James Anderson says strong start for Lancashire can help launch England's Ashes campaign
'This is a good opportunity to get a good amount of cricket under our belts'
Last Updated: 03/04/19 6:41pm
England seamer James Anderson says he must pace himself for Lancashire if he is to hit the Ashes in peak form.
Anderson plans to play a leading role in up to 10 County Championship matches for the Red Rose county ahead of the first Test of the summer, against Ireland in July, and the five-match series that follows against Australia as England look to win back the urn.
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The 36-year-old - England's all-time leading wicket-taker - now has his 600th Test scalp in his sights after taking his career tally to 575 with 10 wickets on this winter's tour of the West Indies.
But after missing part of last summer due to a long-standing shoulder injury before returning to spearhead England's 4-1 demolition of India, Anderson says he must manage his workload.
"Obviously the first Test is a while away so for me it is about just focusing on staying fit as best I can and being in as good a condition as I possibly can when that time comes around," he said.
"I think managing my way through these games with Lancashire is a good way of doing that.
"Certainly in seasons gone by there's probably a case of not having enough cricket before the first Test of the summer, usually in early or mid-May, but now there's no excuse.
"For the Test specialists it's a good opportunity to get a good amount of cricket under our belts."
Lancashire have enlisted the services of Joe Burns and Glenn Maxwell in their bid to win promotion back to Division One of the Championship and are not the only county to sign Australian talent ahead of this Ashes summer.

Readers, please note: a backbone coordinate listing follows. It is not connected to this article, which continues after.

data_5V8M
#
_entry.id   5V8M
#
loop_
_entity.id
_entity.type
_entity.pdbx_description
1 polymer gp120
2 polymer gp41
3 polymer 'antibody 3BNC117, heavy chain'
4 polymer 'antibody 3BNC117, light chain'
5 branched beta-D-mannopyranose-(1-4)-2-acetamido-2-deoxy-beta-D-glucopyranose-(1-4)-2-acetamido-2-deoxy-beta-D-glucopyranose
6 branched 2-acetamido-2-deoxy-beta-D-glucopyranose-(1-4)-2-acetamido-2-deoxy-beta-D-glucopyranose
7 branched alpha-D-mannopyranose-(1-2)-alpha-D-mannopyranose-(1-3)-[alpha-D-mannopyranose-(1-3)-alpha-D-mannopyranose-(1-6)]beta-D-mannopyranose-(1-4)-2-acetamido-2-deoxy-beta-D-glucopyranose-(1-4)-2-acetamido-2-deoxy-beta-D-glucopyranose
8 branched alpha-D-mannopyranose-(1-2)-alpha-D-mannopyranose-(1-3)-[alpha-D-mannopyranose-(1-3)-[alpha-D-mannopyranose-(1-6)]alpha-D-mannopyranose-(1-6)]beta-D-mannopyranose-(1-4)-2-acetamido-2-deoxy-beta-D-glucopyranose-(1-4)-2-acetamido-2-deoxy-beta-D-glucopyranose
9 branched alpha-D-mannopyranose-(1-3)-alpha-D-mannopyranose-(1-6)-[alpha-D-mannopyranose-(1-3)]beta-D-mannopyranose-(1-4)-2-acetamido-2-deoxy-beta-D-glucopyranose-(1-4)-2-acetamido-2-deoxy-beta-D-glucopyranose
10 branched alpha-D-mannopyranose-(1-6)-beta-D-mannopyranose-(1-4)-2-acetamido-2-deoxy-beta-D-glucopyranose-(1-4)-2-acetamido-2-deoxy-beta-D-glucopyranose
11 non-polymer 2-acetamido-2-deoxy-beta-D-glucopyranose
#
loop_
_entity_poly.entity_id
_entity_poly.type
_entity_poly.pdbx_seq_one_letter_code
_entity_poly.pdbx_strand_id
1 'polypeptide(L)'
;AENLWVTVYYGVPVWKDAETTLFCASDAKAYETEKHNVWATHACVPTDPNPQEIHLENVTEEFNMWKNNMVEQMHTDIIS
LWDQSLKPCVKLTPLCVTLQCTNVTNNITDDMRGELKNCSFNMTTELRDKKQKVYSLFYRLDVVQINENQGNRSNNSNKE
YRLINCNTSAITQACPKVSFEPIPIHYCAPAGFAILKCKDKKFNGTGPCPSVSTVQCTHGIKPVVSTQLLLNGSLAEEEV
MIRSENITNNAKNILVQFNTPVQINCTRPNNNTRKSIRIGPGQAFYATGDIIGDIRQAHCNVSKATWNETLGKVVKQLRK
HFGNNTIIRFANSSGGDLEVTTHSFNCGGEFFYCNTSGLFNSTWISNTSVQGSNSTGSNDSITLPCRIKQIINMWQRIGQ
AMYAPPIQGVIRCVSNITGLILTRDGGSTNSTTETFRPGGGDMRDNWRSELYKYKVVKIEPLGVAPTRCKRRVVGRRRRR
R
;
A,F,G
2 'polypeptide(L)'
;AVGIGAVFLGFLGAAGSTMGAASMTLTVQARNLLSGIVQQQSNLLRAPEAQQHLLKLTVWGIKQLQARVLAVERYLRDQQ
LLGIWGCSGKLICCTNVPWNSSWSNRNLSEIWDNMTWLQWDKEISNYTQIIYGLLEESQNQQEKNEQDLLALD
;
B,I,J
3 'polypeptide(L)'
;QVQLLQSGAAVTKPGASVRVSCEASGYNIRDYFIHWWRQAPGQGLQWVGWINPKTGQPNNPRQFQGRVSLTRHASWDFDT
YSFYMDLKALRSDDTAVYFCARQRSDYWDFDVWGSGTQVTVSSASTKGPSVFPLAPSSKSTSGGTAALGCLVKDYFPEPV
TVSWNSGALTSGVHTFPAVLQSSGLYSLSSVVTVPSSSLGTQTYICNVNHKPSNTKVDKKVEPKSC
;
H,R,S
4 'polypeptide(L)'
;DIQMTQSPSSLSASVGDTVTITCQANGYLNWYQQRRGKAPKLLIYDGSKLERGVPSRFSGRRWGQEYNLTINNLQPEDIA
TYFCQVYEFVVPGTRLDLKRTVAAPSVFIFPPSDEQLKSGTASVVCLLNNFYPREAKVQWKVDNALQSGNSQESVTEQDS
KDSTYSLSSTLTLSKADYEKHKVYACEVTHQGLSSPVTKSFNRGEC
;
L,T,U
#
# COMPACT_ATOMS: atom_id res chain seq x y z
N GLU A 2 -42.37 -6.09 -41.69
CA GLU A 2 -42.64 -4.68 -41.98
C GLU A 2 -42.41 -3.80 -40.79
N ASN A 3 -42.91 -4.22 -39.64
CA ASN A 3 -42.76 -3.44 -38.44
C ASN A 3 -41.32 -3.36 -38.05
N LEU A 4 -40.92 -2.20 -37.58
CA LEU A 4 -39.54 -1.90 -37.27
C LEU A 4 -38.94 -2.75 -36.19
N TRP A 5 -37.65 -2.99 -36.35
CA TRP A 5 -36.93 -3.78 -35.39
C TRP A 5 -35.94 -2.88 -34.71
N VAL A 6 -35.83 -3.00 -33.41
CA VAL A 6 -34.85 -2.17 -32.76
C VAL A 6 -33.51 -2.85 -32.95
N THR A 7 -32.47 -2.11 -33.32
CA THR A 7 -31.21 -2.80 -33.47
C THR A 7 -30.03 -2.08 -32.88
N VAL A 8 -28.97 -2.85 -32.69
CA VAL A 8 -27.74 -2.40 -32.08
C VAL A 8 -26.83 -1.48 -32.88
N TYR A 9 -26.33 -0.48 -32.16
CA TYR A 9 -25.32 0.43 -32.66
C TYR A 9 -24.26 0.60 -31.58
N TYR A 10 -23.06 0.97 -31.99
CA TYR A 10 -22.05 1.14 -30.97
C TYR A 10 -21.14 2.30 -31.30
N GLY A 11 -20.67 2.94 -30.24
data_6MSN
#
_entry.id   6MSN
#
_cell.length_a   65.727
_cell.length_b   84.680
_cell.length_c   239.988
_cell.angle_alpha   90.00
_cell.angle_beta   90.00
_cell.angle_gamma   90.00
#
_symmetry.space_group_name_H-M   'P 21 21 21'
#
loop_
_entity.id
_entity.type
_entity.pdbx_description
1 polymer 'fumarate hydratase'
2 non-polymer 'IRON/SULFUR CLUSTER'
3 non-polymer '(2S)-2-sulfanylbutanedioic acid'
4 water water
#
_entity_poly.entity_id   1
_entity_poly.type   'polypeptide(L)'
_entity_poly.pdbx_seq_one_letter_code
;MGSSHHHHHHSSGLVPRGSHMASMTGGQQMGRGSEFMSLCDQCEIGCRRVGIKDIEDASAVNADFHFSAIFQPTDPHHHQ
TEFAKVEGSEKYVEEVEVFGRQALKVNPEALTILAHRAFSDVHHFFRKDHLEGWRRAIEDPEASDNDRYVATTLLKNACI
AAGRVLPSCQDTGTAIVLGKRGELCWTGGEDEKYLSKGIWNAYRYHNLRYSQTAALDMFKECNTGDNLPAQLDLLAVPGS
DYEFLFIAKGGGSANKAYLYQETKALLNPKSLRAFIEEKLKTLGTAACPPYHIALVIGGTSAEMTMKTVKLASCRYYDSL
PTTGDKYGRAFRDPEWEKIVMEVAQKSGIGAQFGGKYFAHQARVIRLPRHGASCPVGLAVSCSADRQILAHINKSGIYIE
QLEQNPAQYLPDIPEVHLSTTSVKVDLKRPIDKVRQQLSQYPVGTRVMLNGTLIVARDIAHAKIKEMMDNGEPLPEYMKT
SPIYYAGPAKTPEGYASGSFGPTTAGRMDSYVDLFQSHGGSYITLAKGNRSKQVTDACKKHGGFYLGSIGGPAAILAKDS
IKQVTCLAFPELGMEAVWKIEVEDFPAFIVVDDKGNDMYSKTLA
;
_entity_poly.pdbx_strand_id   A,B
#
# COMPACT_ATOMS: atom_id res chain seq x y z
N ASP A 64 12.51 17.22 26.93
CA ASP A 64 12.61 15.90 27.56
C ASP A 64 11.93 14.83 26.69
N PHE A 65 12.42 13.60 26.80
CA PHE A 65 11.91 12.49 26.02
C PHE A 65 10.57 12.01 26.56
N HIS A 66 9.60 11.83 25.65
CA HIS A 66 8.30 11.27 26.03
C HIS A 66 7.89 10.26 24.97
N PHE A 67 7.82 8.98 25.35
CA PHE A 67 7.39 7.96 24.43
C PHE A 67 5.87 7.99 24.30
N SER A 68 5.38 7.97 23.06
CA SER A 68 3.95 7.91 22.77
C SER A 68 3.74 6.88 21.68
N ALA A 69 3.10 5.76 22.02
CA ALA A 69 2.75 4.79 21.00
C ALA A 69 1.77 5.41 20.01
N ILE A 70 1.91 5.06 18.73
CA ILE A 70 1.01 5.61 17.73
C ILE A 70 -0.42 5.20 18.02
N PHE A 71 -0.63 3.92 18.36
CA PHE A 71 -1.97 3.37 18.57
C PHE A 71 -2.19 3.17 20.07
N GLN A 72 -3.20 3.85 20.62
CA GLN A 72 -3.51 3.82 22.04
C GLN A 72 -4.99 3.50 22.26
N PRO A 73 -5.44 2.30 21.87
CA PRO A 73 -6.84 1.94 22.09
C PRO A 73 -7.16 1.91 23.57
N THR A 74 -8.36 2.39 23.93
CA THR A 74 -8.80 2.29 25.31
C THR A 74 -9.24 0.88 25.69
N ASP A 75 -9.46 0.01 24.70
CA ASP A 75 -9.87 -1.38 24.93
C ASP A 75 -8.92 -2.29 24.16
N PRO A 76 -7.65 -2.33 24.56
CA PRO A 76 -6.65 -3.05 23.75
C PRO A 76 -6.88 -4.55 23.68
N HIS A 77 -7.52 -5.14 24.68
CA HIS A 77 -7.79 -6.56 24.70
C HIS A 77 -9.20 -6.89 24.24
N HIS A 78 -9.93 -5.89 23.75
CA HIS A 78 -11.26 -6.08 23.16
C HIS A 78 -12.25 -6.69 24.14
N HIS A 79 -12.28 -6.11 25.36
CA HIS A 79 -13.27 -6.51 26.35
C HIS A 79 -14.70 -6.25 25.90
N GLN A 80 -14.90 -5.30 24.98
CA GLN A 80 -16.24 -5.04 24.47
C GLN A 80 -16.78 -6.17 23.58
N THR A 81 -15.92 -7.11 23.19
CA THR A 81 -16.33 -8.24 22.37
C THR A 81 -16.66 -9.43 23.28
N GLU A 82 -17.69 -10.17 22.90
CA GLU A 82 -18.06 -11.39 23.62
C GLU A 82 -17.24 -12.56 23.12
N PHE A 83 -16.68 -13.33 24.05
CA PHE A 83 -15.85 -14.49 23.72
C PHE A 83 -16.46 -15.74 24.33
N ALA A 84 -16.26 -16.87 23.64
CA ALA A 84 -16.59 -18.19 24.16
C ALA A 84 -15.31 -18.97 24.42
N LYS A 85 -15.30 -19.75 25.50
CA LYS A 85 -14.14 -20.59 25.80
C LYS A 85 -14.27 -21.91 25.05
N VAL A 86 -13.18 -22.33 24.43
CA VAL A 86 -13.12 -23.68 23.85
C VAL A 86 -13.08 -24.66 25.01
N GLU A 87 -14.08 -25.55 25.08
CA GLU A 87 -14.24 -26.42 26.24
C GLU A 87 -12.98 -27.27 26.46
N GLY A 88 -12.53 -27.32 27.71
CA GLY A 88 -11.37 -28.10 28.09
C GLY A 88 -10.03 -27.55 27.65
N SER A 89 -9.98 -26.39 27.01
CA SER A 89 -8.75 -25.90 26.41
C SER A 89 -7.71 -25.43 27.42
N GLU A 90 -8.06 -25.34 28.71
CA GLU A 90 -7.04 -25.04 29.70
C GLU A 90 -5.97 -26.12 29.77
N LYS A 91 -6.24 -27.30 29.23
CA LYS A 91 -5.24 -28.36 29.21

That raises the tantalising prospect of Anderson and his England colleagues going head-to-head with some of Australia's potential Ashes squad ahead of the series, which begins on Sky Sports on August 1 - the seamer possibly lining up against Durham captain Cameron Bancroft at Sedbergh School in June.
"It's not too unusual - a lot of Australians come over here and try to get a feel for the conditions," reflected Anderson.
"Obviously a lot of their Test team will be playing in the World Cup and there's quite a few around in the county game.
"A lot of them have been here before in previous seasons. For us it's great to have the best international players around to strengthen our county game."
One player aiming to thrust himself back into the international frame is Anderson's Lancashire team-mate Keaton Jennings, who after failing to score 30 in eight innings for England over the winter was suddenly called back for the third Test against Windies only to score eight and 23.
With England still seeking a long-term replacement for Sir Alastair Cook, not to mention a settled top three, Anderson says the left-hander remains very much in contention for a Test spot.
"Again, there's not usually this amount of time before the first Test of the summer so it can be difficult for particularly opening batsmen to chalk some runs up before that first Test squad is selected," he said.
"So it's a great opportunity for him and everyone else who on the county circuit to put their name into the hat for that Test team. I'm sure he'll be itching to do well."
Speaking at Lancashire's media day, Jennings admitted: "It was a tough winter. From a personal point of view it was really hard work.
"Mentally the disintegration when you see yourself in the news, especially when you aren't doing well, is tough to handle.
"I've always been a level-headed guy. I think I've been quite good at staying isolated in the last 18 months, which is probably why I've stayed sane at times. I've also had the love of my family, which has been fantastic, but it is hard.
"You can walk into a room and feel like everybody is thinking about you playing a cover drive when in reality people are actually going on about their day. You need to take cricket out of your personal life.
"But it's professional sport, you need to bounce back. There's no point going to bed and crying yourself to sleep because at the end of the day I've got a job to do."
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